Trust in the LORD with all thine heart; and lean not unto thine own understanding. In all thy ways acknowledge him, and he shall direct thy paths (Proverbs 3:5-6).

As the New Year is upon us, we want to remind all of us to give ourselves to Christ daily, for He has purchased us. We are not our own.

Being daily in the Word reminds us of the depth of relationship for which God has designed us. He invites us to enjoy a oneness of abiding in Him. Jesus said:

Abide in me, and I in you. As the branch cannot bear fruit of itself, except it abide in the vine; no more can ye, except ye abide in me. I am the vine, ye are the branches: He that abideth in me, and I in him, the same bringeth forth much fruit: for without me ye can do nothing (John 15:4-5).

Jesus does the fruit bearing in our lives as we abide in Him. Abiding is simply being in Him, living in Him, and being available for Him to act in and through us. Jesus is faithful to never leave us nor forsake us (Heb. 13:5), but He does not force us to abide. We must choose to abide daily and even moment by moment.

Remember that we are a new race, born of God (John 1:12-13). “Therefore if any man be in Christ, he is a new creature: old things are passed away; behold, all things are become new” (2 Cor. 5:17). May we all live by His life today by grace through faith and look forward to that day when we will see Him face to face:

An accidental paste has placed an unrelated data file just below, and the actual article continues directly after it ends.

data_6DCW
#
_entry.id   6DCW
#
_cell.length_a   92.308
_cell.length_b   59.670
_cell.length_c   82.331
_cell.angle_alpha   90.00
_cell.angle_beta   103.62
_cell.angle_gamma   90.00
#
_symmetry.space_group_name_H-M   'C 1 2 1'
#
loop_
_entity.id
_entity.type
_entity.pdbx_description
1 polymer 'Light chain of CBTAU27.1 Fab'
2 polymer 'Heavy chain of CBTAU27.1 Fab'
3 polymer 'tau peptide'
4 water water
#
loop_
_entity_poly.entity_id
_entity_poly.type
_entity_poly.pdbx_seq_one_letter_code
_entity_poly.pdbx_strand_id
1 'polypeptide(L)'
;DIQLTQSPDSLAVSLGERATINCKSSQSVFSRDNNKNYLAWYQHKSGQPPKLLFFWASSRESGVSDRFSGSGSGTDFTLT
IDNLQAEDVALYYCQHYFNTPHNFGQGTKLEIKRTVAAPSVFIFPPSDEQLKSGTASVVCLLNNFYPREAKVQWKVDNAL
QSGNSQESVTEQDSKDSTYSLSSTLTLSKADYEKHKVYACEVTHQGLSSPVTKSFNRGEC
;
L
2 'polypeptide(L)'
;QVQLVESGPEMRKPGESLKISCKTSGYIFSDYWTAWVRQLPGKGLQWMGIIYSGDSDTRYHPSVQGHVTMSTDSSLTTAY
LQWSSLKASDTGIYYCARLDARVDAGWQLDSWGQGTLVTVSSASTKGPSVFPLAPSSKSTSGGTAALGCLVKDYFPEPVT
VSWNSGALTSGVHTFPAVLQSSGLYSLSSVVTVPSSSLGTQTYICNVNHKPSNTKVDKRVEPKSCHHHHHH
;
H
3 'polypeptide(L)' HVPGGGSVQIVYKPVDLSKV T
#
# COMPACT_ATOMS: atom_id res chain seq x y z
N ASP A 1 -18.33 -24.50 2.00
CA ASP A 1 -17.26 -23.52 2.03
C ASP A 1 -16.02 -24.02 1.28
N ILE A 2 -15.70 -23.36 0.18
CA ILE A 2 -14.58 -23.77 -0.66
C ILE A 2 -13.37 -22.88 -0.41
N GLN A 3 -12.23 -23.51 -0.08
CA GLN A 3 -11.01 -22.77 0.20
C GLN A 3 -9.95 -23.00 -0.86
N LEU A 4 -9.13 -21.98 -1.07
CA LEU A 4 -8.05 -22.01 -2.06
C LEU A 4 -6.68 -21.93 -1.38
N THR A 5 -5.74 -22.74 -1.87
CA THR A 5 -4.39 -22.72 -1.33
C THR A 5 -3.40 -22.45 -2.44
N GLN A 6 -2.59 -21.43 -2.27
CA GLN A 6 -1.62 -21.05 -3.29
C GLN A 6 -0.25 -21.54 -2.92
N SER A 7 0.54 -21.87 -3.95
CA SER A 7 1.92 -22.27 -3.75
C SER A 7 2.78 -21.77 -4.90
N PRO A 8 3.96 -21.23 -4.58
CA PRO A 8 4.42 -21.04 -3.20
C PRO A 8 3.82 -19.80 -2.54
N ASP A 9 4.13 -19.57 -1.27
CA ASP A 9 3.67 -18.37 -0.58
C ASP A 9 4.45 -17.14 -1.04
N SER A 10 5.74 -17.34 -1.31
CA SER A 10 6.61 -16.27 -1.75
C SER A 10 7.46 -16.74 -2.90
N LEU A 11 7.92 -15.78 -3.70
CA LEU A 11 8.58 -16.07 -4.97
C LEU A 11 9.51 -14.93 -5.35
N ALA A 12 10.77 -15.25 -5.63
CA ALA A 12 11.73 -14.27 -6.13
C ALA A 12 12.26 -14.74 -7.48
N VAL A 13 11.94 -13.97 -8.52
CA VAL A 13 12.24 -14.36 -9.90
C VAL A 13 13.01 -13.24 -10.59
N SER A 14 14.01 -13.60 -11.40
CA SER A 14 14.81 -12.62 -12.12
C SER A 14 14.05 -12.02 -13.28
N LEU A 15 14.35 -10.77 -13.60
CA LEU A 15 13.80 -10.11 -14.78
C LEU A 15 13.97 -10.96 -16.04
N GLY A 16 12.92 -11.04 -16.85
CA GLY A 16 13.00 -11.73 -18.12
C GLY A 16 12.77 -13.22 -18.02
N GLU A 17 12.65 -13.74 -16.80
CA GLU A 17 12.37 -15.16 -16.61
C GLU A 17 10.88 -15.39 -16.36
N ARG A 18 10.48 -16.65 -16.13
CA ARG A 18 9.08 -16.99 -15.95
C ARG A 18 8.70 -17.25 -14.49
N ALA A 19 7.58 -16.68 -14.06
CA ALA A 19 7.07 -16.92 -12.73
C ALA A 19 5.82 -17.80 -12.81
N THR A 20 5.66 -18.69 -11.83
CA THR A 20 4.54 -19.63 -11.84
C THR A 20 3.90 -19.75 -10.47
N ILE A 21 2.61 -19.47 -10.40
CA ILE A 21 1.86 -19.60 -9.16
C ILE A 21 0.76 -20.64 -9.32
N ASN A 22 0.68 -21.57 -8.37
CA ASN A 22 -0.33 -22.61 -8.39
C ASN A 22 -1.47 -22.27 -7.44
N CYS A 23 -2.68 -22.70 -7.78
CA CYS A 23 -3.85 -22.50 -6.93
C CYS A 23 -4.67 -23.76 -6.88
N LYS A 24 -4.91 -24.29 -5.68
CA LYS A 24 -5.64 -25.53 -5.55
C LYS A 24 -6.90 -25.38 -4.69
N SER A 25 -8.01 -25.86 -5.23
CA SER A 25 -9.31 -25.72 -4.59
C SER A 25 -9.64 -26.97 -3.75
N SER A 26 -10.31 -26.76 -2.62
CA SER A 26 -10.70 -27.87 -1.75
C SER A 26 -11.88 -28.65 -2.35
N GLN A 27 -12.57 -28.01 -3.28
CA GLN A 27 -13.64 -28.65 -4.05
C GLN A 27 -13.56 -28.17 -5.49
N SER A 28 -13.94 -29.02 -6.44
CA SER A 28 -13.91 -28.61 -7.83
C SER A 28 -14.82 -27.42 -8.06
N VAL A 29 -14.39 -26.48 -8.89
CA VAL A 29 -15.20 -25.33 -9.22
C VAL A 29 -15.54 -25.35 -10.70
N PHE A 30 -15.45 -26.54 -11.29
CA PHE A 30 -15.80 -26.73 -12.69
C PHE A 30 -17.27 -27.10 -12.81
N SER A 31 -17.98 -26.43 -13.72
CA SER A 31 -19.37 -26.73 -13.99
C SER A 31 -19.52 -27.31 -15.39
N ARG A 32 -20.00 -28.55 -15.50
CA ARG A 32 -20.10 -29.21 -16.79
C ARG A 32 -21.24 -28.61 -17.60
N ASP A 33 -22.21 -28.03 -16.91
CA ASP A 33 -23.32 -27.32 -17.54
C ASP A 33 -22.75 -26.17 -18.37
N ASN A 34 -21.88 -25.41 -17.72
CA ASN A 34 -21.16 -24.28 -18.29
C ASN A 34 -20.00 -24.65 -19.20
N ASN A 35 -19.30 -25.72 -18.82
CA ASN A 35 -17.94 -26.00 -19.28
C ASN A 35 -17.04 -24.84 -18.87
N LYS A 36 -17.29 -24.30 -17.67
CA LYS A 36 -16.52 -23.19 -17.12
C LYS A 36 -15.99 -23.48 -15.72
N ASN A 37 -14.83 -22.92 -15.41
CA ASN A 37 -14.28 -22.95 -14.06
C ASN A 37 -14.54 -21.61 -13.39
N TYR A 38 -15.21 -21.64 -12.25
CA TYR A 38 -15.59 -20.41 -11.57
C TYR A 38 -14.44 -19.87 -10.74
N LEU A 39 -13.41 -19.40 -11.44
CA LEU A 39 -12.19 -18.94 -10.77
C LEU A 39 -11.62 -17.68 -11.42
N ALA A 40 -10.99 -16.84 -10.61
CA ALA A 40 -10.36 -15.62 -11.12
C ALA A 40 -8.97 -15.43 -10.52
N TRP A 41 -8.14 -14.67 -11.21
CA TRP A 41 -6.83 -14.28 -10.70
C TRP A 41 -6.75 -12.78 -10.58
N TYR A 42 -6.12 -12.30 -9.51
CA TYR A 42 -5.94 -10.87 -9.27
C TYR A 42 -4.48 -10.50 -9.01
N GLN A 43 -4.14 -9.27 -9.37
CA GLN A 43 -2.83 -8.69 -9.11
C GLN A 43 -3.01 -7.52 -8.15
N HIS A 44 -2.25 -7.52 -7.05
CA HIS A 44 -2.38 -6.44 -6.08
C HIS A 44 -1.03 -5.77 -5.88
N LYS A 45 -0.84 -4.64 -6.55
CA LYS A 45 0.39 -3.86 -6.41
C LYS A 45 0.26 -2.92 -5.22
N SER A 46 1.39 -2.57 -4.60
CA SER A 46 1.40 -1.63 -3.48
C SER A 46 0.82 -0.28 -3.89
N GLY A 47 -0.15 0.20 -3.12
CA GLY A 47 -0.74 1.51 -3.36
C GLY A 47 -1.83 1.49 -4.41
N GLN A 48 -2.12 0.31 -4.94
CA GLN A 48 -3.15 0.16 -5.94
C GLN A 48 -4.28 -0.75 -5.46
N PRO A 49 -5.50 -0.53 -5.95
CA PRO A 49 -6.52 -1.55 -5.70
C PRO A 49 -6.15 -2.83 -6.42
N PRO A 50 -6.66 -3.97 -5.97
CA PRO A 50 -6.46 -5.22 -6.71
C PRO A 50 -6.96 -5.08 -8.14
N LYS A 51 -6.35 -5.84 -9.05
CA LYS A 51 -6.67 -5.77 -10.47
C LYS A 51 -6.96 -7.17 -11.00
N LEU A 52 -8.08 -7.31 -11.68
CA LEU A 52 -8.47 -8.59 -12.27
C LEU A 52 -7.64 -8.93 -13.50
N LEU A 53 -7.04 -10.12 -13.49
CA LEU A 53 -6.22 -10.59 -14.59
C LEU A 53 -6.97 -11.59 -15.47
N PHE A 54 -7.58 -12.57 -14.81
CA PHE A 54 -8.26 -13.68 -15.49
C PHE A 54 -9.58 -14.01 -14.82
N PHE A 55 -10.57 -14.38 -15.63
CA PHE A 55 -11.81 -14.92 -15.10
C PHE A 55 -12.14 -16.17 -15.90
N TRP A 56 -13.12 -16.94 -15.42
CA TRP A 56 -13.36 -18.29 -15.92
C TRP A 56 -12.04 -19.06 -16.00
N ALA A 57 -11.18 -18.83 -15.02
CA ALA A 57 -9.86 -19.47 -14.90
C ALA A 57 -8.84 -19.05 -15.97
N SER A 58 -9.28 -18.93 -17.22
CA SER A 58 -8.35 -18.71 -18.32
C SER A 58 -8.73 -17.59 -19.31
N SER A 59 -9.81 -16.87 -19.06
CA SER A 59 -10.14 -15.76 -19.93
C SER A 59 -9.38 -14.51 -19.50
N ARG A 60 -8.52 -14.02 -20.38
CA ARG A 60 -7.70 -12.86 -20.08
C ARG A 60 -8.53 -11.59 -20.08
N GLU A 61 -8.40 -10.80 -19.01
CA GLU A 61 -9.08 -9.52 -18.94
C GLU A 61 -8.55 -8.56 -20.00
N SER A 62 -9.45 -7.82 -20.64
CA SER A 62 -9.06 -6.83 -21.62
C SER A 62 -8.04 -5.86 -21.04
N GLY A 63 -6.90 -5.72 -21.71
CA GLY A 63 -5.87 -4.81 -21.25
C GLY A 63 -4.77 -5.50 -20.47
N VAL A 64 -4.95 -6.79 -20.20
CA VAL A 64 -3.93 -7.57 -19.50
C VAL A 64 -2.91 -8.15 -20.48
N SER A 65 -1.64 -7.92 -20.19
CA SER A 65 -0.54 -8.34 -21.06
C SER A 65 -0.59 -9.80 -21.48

Behold, what manner of love the Father hath bestowed upon us, that we should be called the sons of God: therefore the world knoweth us not, because it knew him not. Beloved, now are we the sons of God, and it doth not yet appear what we shall be: but we know that, when he shall appear, we shall be like him; for we shall see him as he is. And every man that hath this hope in him purifieth himself, even as he is pure (1 John 3:1-3).

How glorious! However, because the flesh is ever with us, we all need reminders of God’s precious promises and practical provisions. After describing how we have all things necessary to live the Christian life by grace through faith, Peter says:

Wherefore I will not be negligent to put you always in remembrance of these things, though ye know them, and be established in the present truth. Yea, I think it meet, as long as I am in this tabernacle, to stir you up by putting you in remembrance” (2 Peter 1:12-13).

Such reminders are especially important as each new year brings new challenges. When the children of Israel were finally ready to enter the promised land, they were given specific instructions as to how to cross the Jordan:

When ye see the ark of the covenant of the LORD your God, and the priests the Levites bearing it, then ye shall remove from your place, and go after it. Yet there shall be a space between you and it, about two thousand cubits by measure: come not near unto it,   that ye may know the way by which ye must go: for ye have not passed this way heretofore (Joshua 3:3-4).